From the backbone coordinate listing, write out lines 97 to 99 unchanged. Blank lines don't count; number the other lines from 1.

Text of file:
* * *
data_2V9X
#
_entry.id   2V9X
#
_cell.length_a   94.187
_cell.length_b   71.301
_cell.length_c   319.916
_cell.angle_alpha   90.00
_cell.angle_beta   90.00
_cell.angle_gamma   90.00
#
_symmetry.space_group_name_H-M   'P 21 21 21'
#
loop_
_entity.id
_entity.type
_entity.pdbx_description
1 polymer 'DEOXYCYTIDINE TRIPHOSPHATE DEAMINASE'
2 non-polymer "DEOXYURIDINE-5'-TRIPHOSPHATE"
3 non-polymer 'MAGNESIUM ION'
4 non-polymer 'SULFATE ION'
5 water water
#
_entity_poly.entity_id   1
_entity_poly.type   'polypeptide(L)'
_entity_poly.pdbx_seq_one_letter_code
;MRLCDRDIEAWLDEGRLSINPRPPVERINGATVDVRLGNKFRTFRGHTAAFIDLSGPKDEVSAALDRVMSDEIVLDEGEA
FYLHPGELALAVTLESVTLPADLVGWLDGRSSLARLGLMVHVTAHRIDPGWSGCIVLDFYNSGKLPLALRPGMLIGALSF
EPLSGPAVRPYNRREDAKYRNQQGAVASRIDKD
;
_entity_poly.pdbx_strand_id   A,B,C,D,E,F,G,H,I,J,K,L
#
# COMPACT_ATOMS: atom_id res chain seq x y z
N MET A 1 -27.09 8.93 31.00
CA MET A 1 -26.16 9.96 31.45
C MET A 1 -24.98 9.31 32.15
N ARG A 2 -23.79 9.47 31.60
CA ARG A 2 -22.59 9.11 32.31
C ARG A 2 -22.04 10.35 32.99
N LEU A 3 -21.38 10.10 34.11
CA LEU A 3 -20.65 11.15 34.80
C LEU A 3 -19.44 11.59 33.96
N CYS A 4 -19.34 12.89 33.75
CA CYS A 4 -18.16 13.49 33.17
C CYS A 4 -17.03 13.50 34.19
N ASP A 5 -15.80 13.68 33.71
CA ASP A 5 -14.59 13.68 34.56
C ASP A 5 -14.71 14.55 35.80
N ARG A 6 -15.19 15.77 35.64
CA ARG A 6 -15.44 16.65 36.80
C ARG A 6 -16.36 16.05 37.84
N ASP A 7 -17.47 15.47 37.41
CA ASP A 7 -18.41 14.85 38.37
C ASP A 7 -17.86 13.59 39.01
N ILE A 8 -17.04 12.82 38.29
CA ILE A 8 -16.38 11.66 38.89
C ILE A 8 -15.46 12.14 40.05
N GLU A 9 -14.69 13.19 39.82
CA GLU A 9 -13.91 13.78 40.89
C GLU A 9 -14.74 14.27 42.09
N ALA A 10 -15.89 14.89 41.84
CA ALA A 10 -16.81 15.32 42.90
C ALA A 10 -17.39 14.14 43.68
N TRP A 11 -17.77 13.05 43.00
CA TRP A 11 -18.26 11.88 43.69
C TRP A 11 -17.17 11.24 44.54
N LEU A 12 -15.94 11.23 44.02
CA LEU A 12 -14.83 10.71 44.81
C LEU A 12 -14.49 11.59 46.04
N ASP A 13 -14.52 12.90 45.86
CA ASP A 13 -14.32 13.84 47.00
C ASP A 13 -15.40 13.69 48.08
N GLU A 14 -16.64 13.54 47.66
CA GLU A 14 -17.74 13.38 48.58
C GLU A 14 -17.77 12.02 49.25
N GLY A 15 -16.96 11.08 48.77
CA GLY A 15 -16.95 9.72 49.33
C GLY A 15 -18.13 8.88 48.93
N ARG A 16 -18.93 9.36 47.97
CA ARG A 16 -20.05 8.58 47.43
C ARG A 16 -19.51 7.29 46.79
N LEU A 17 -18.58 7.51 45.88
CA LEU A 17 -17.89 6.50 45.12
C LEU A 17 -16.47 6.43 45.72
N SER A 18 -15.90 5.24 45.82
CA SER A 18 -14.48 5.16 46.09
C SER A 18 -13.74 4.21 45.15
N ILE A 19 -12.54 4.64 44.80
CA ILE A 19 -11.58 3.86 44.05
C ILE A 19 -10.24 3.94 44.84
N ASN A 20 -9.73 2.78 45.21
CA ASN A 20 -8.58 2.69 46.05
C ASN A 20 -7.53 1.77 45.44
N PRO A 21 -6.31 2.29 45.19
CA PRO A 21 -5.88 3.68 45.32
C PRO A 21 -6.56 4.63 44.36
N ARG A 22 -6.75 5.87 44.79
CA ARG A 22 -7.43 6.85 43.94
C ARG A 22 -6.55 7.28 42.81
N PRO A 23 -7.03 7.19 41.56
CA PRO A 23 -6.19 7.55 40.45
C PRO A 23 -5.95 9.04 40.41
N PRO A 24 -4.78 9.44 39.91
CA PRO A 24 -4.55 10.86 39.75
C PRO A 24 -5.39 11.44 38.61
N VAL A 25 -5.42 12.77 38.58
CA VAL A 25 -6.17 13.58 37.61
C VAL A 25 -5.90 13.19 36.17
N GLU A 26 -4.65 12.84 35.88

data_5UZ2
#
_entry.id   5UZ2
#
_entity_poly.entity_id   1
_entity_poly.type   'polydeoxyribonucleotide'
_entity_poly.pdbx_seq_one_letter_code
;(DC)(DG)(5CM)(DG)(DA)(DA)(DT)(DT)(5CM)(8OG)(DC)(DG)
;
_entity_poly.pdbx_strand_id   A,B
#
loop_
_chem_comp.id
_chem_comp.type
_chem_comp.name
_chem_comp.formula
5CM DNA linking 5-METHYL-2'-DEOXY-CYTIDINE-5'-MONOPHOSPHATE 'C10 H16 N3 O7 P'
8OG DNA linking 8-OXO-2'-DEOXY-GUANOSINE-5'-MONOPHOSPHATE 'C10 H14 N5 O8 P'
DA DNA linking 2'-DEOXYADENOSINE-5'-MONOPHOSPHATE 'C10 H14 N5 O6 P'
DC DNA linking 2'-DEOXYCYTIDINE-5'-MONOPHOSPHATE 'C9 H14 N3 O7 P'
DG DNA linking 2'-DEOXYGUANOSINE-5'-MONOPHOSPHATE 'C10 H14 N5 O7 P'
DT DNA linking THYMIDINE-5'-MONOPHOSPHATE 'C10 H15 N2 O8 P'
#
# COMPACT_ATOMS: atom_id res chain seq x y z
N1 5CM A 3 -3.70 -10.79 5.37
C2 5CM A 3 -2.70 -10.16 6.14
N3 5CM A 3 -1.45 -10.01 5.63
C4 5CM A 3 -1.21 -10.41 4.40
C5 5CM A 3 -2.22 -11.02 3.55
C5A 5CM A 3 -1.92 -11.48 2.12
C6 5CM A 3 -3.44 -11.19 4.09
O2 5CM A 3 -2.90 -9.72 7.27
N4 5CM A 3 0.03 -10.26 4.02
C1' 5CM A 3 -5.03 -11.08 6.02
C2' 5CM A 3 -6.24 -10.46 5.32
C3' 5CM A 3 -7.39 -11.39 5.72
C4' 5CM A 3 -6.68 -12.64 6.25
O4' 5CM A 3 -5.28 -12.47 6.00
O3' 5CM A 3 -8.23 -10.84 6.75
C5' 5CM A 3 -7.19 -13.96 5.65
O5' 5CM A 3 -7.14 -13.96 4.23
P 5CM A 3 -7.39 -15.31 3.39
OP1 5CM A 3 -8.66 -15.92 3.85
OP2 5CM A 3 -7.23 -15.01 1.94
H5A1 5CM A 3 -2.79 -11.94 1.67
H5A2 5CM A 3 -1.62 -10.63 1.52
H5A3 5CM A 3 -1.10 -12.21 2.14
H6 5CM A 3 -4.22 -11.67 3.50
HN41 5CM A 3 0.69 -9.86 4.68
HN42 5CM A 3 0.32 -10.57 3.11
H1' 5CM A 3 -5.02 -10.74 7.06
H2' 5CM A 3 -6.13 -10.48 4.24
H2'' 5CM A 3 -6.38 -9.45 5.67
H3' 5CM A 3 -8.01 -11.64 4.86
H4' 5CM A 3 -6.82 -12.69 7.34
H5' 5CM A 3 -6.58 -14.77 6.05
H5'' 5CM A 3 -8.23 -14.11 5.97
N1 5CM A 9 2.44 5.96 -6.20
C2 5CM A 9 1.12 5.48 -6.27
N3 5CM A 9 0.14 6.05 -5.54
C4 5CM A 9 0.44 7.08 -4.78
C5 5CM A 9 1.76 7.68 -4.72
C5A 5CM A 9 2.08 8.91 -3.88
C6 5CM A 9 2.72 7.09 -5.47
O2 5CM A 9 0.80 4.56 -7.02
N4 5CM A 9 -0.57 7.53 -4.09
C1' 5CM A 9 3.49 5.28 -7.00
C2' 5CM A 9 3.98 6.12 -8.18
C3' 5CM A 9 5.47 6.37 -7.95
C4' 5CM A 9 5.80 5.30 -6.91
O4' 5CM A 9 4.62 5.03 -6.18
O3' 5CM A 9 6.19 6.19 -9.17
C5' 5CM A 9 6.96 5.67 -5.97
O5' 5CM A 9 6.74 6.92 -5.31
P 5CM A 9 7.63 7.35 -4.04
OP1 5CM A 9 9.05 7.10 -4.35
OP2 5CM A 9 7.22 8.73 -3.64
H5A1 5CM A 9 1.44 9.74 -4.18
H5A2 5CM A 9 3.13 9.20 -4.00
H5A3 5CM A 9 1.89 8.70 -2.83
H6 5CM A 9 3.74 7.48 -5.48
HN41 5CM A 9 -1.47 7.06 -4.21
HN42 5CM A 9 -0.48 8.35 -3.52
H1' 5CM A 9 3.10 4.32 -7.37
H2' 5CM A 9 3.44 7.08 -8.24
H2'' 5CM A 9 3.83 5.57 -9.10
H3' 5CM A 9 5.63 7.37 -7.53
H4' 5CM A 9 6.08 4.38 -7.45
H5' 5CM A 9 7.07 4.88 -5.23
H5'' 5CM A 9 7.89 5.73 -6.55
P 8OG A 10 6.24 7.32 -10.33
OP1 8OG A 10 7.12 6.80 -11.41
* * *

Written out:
N ARG A 22 -6.75 5.87 44.79
CA ARG A 22 -7.43 6.85 43.94
C ARG A 22 -6.55 7.28 42.81